Loneliness will kill you

By taking action, you won’t just heal, you will build emotional resiliency and thrive. Dr. Winch calls on us all to practice good emotional hygiene. He believes it will dramatically improve our quality of life.

“There is a lot of research on loneliness and all of it is horrifying. Loneliness won’t just make you miserable. It will kill you.” –Guy Winch

So why don’t we practice emotional hygiene? Why don’t we prioritize our emotional health?

In this TED Talk by Dr. Guy Winch, PhD discusses Why we all need to practice emotional first aid. Better yet, he provides advice on How to beat loneliness.

By taking action, you won’t just heal, you will build emotional resiliency and thrive. Dr. Winch calls on us all to practice good emotional hygiene. He believes it will dramatically improve our quality of life.

I work for an organization that is built on the premise that loneliness in diabetes is something that needs to be addressed. By building community and addressing loneliness, people’s quality of life and quality of health will be improved. Through the stories of the people who participate in the programs of Diabetes Hands Foundation I have seen proof that community and connection helps.

Tech’s ability to share has outstripped our social norms

Clearly tech’s ability to share has outstripped our social norms about sharing personal information. Which makes me wonder, when and what would I fell comfortable sharing? Have you thought about what you would be willing to share?

Kerry Sparling wrote in Diatribe this week about her experience sharing her blood glucose readings in an article called “Can I Follow Your CGM? Having a Conversation About Sharing Your Data.

In the article she shares her experience, as a tech savvy and public person, being asked to allow someone access to her streaming BG readings from her continuous glucose monitor (CGM).

Clearly tech’s ability to share has outstripped our social norms about sharing personal information. Which makes me wonder, when and what would I fell comfortable sharing? Have you thought about what you would be willing to share?

#diabetes #quanitifiedself

Photo Credit: CC NYC Media Lab SA 2.0

Reversing Type 2 diabetes

While some people with Type 2 have been able to delay adding medication through lifestyle change, to tell the story in a way that says that will work for everyone is dangerous.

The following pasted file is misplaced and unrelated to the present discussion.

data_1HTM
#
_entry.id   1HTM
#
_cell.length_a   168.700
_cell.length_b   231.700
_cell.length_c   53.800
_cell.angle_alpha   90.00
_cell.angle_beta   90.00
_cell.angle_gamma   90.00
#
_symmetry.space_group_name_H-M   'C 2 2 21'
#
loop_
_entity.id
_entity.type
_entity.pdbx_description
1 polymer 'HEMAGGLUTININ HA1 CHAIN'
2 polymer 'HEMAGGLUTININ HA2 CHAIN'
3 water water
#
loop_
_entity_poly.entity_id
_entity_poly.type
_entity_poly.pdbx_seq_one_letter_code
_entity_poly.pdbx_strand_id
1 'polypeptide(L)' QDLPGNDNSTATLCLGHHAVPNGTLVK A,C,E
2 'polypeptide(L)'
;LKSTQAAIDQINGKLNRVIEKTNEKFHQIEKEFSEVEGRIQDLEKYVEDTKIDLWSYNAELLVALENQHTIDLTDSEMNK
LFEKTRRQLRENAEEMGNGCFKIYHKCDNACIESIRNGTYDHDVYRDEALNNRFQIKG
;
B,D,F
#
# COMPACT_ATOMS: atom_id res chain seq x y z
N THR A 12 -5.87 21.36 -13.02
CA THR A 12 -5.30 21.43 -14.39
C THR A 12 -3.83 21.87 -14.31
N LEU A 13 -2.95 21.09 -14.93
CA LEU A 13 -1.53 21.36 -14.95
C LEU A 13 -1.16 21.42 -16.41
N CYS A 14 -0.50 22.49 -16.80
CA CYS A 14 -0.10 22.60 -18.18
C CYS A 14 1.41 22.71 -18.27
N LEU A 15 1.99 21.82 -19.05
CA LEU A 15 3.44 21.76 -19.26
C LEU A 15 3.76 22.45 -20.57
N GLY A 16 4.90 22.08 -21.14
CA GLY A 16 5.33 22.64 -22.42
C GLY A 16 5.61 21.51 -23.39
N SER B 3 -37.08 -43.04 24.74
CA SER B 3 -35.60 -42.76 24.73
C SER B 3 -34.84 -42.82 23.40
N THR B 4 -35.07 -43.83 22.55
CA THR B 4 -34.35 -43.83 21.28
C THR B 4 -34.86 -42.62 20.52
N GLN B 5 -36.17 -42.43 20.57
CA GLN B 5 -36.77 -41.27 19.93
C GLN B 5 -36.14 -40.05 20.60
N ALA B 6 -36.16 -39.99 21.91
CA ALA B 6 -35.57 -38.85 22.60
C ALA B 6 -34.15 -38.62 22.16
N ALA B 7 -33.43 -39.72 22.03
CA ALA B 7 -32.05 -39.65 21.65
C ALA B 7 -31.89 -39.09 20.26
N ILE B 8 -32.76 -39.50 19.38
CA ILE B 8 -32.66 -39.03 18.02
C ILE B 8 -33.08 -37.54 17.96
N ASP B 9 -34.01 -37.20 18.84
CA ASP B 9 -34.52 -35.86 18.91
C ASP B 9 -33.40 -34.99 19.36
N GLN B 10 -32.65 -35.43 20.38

Recently, a journalist contacted me looking for a person who had “reversed their diabetes” through diet and lifestyle changes. The journalist was writing a story for a national magazine.

While I think I understand the premise of this story…

It’s a story of hope…

I find it to be a false hope and a dangerous narrative.

Diabetes is a complex, chronic, degenerative disease.

While some people with Type 2 have been able to delay adding medication through lifestyle change, to tell the story in a way that says that will work for everyone is dangerous.

It leaves people living with Type 2 vulnerable to the blame & shame culture that says “if only you would exercise, stop eating sugar, and/or loose weight your disease will go away.” This is simply not true.

This also leads people living with Type 2 to feel like a failure when they get to the point that they do need to take medication. The idea that you should be able to “reverse” diabetes leads people to delay starting medication when they need it. Ultimately, this can lead to the complications (caused by poorly controlled diabetes) that people hope to avoid by making lifestyle choices.

My own story is that my A1C was over 13 when I was diagnosed. Today it’s substantially lower than that. I’ve made lifestyle changes and I take medication. I use all the tools available to me to manage my blood glucose.

Anything less would be foolhardy.

# # #

It’s taken me a very long time to come back here…

It’s taken me a very long time to come back here…

The last time I posted the whole Type 1 vs. Type 2 thing had blown up in the diabetes online community.

The last time I posted the whole Type 1 vs. Type 2 thing had blown up in the diabetes online community.

At first I was like…

sadness-bg1- no more
Sadness as she appears in Pixar’s Inside Out

Then I was like…

disgust-bg1 - no more
Disgust as she appears in Pixar’s Inside Out

Finally, I was like…

anger bg1
Anger as he appears in Pixar’s Inside Out

And I went away in a huff.
But now I am back.

The diabetes rumble in the parking lot

Why does this keep happening? People with a type of diabetes calling out people with another type of diabetes for a proverbial rumble in the parking lot.

It happened again. And on World Diabetes Day too.

…sigh…

That whole Type vs. Type argument raised its ugly head. Makes me sad. It doesn’t matter who started it. It matters that it keeps happening. This divisive argument usually goes like this: somehow this Type is diabetes and doesn’t want to be associated with that Type. People should know the difference! People should stop saying stupid stuff about diabetes. Names should be changed! Then people can say that stupid stuff about the Type they are referring to (and not my Type of diabetes). If that Type gets attention/research/treatments then my Type won’t. Mom always liked you better!

Jeezus…

Somehow I can’t imagine people with rheumatoid arthritis people calling out people with osteoarthritis for a proverbial rumble in the parking lot. Different things cause each of them. Each has its own pathology and treatments. And still it’s all arthritis.

Every time the Type vs. Type argument starts again I have only one thought: It needs to stop…NOW.